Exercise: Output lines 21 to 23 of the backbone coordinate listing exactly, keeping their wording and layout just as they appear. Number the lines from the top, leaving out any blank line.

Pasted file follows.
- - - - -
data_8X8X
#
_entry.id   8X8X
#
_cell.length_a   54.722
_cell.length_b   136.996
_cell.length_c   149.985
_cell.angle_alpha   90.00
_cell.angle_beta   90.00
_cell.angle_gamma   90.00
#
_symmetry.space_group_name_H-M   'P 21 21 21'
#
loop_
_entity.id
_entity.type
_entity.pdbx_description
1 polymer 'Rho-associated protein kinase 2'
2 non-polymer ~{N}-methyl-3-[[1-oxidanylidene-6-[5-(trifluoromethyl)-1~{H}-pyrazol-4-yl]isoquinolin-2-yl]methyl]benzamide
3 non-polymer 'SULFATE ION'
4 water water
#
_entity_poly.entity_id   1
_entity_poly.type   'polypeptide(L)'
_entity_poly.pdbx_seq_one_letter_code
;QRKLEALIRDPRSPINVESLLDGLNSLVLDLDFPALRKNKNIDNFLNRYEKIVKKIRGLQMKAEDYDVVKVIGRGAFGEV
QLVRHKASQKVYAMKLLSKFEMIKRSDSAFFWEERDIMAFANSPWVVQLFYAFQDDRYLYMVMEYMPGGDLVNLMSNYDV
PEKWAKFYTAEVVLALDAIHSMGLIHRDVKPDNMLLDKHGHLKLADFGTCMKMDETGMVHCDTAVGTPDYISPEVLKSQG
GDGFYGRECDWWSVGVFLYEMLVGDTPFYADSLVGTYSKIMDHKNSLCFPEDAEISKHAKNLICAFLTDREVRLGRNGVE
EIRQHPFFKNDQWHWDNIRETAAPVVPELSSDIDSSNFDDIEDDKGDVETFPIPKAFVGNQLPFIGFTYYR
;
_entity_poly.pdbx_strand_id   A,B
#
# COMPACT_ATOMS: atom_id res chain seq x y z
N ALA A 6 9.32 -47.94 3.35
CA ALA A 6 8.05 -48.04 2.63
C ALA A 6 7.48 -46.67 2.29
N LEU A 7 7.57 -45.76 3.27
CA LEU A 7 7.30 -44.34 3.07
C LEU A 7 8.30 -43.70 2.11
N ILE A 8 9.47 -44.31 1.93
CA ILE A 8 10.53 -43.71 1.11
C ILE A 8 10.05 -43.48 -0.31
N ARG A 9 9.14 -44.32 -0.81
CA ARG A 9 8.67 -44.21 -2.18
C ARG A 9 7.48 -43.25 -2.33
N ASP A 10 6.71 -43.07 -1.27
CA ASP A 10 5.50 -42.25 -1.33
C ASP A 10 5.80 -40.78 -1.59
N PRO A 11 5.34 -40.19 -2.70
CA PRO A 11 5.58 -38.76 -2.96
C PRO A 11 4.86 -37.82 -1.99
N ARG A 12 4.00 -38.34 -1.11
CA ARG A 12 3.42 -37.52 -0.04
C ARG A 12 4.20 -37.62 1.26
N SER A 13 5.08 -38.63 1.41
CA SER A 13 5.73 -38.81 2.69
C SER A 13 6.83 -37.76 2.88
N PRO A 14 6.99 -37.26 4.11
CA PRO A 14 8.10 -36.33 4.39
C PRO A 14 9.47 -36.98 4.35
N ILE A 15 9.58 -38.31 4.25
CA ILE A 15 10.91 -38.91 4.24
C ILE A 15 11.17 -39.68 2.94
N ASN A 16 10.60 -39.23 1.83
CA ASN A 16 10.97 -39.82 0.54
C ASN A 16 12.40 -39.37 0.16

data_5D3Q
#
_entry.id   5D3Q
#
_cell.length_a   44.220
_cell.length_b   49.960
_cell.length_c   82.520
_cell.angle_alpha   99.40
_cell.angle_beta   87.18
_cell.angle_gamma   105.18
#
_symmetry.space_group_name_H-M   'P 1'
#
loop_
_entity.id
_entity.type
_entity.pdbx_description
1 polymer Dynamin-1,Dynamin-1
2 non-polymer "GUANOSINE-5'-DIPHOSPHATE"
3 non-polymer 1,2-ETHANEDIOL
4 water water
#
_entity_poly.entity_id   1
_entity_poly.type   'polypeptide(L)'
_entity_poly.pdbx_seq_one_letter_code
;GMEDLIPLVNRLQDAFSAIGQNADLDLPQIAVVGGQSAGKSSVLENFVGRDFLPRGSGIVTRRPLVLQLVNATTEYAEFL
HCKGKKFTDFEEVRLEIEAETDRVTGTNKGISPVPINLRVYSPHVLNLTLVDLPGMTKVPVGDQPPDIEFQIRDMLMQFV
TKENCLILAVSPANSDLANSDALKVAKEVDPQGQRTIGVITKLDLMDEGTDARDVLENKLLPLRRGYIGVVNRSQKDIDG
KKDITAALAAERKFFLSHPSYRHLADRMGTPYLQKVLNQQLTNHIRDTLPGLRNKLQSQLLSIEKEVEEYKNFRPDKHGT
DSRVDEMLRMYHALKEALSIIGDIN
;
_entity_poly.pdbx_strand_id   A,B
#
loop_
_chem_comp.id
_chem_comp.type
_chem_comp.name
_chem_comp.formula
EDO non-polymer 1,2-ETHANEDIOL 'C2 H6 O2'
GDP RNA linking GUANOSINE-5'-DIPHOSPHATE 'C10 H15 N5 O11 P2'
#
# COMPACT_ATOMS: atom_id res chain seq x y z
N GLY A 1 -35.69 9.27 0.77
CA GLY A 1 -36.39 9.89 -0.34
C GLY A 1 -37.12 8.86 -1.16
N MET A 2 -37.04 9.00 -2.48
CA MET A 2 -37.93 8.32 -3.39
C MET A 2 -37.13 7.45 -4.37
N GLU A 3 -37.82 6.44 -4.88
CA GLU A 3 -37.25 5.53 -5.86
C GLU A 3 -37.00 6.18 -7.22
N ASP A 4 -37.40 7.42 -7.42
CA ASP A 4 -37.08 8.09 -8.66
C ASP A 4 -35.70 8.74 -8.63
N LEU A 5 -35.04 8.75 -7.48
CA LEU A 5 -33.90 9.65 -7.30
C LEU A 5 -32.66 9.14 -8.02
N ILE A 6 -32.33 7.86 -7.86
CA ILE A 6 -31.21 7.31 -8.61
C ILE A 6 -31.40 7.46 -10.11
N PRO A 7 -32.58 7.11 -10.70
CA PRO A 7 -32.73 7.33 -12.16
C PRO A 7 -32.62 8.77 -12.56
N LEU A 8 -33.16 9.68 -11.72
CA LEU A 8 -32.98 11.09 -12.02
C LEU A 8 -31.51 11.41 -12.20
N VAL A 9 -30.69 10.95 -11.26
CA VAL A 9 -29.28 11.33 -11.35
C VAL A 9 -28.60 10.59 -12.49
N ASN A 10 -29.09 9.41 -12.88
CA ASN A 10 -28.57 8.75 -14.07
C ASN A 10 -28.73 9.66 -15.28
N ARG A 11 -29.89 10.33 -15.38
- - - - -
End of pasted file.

4 water water
#
_entity_poly.entity_id   1